In New Jersey, Assembly Bill No. 3625/4211 would regulate a private entity’s collection, use, and retention of an individual’s biometric data. Section 4(a) of the proposed legislation requires a private entity in possession of biometric data to develop a written policy, made available to the public, establishing a retention schedule and guidelines for destroying such information. Section 4(b) provides that a private entity shall not acquire, possess, access, collect, capture, purchase, receive through trade, or otherwise obtain or use a person’s biometric identifier unless it first: (1) informs the person in writing that biometric data is being collected and stored; (2) informs the person in writing of the specific purpose and term for which the biometric data is being collected, stored, and used; and (3) receives a written release executed by the person. “Written release” is defined as “informed written consent or, in the context of employment, a release executed by an employee as a condition of employment.”
Different Circumstances Require Different Types of Consent
The terms of the proposed legislation require “informed written consent” in all contexts without exception. Requiring written consent is a laudable goal and an extremely high standard, which, while practical in the employment context, is not necessarily practical when it comes to other existing or future commercial applications of biometric technology, like enhancing the functionality and security of a website or enhancing safety and security at commercial establishments.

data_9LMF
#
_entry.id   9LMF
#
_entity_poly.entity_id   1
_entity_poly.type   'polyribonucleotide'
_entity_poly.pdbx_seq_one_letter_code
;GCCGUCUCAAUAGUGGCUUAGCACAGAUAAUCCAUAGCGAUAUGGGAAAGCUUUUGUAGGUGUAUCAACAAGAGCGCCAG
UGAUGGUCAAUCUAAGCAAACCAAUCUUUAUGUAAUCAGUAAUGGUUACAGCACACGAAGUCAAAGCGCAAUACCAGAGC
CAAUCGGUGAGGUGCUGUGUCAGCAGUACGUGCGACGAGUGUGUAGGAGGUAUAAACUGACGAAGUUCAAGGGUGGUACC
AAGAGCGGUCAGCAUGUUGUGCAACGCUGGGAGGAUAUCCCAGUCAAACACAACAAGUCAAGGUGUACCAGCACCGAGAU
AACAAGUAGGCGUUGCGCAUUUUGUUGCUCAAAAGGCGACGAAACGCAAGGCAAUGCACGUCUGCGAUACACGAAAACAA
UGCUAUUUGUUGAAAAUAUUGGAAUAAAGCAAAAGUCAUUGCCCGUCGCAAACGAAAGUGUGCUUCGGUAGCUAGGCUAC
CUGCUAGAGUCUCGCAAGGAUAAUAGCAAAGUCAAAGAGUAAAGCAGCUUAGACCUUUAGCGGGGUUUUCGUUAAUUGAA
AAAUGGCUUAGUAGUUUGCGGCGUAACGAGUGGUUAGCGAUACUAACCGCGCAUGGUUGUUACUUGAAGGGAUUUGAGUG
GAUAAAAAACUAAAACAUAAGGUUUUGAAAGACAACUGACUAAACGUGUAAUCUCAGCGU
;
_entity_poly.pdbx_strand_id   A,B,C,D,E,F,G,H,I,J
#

Collection for Employment Purposes
Use of biometric data in the workplace can promote efficient, safe, secure, and cost-effective operations by requiring facial, voice or iris scans to access certain machinery or confidential and secure areas. The proposed legislation expressly provides that, in the employment context, a release executed by an employee as a condition of employment meets the informed consent standard. Because an employee must fill out various paperwork relating to and setting forth various conditions of legal employment, including a written release to collect and store biometric data is an obvious and easy way to obtain informed written consent.
Companies are already requiring biometric consent as a condition of employment. For example, earlier this year, Amazon implemented a requirement that all its delivery drivers across the United States sign a written consent form to allow use of on-board safety camera technology, which includes the collection, use, and storage of the driver’s photograph for the purposes of confirming identity and connecting to the driver’s account. While this new policy has raised concerns for some drivers, privacy advocates, and five U.S. Senators, Amazon is apparently standing by the new policy and maintains that it has resulted in dramatic increases in overall community and driver safety.
Collection From a Website